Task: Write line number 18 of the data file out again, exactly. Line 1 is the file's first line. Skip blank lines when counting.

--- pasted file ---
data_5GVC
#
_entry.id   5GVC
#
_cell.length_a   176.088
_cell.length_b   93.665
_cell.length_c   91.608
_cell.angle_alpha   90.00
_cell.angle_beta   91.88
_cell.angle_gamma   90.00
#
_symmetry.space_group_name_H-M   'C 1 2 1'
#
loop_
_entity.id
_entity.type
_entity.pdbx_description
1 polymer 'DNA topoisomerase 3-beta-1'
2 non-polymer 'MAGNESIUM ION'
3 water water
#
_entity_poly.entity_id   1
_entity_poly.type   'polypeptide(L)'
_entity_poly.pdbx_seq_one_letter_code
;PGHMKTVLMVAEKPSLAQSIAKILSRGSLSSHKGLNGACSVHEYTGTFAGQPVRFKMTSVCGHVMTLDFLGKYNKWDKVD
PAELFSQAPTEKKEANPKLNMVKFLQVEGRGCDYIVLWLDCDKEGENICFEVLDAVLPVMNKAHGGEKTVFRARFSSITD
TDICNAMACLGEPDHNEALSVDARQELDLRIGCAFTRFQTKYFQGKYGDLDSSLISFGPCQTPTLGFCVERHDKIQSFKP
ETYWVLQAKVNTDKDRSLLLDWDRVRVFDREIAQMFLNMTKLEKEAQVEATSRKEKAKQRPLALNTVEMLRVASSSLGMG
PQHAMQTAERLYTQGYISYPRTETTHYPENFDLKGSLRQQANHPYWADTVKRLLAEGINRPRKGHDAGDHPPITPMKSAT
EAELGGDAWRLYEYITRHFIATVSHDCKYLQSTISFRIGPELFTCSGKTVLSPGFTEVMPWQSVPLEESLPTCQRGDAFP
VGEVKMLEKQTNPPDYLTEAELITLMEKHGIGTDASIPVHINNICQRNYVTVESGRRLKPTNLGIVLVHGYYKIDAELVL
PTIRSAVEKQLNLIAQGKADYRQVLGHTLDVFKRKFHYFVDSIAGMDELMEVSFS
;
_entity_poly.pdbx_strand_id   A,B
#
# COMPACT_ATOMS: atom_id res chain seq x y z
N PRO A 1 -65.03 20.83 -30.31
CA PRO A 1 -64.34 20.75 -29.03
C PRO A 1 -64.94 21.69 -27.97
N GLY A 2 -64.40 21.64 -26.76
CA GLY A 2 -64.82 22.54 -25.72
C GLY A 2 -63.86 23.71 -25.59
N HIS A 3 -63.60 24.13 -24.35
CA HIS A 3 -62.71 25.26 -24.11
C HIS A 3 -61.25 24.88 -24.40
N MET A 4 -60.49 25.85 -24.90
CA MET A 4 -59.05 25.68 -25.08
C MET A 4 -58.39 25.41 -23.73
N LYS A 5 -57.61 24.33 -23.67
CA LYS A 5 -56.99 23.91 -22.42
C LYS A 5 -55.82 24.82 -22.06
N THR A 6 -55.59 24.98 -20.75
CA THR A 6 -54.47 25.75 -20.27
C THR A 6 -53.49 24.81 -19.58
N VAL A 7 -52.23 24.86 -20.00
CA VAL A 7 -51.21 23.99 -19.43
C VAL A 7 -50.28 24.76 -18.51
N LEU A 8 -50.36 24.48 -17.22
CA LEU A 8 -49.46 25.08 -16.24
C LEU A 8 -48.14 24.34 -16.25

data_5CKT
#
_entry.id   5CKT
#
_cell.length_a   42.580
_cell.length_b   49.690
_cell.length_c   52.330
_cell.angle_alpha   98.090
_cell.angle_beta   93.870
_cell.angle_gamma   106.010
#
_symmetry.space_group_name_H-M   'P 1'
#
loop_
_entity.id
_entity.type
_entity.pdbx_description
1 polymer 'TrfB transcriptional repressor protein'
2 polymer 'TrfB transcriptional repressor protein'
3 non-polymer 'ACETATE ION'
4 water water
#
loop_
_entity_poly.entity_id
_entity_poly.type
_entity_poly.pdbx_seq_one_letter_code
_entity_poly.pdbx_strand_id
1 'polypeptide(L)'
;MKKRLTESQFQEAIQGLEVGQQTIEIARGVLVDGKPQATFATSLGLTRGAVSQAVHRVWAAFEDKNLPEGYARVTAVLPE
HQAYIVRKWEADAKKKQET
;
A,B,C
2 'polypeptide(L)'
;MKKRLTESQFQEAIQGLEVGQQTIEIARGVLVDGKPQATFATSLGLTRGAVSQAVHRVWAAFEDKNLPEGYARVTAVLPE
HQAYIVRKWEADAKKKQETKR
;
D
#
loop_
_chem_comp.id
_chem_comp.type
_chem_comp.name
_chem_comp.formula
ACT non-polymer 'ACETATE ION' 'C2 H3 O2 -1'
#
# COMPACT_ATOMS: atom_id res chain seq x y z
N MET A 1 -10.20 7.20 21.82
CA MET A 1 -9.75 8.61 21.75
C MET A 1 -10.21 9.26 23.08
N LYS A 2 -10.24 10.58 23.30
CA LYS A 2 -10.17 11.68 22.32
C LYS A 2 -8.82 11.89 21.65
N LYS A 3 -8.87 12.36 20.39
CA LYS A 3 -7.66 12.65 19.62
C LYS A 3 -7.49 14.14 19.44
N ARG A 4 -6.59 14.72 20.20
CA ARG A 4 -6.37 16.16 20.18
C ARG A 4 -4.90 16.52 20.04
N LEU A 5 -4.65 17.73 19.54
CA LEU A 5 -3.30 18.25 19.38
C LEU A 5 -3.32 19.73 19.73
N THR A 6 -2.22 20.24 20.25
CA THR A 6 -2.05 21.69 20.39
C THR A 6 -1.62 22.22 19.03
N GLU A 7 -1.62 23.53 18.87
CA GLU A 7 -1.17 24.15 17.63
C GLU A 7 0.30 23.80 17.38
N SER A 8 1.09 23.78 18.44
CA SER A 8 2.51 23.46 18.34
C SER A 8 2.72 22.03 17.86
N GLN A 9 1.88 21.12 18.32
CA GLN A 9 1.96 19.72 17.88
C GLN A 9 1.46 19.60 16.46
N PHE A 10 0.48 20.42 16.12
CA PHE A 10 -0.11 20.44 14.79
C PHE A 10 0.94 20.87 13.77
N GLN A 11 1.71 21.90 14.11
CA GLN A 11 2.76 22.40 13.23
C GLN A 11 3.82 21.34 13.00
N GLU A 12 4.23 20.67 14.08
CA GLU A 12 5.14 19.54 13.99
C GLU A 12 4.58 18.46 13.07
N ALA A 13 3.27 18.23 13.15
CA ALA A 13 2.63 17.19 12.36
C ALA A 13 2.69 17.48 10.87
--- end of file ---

1 polymer 'DNA topoisomerase 3-beta-1'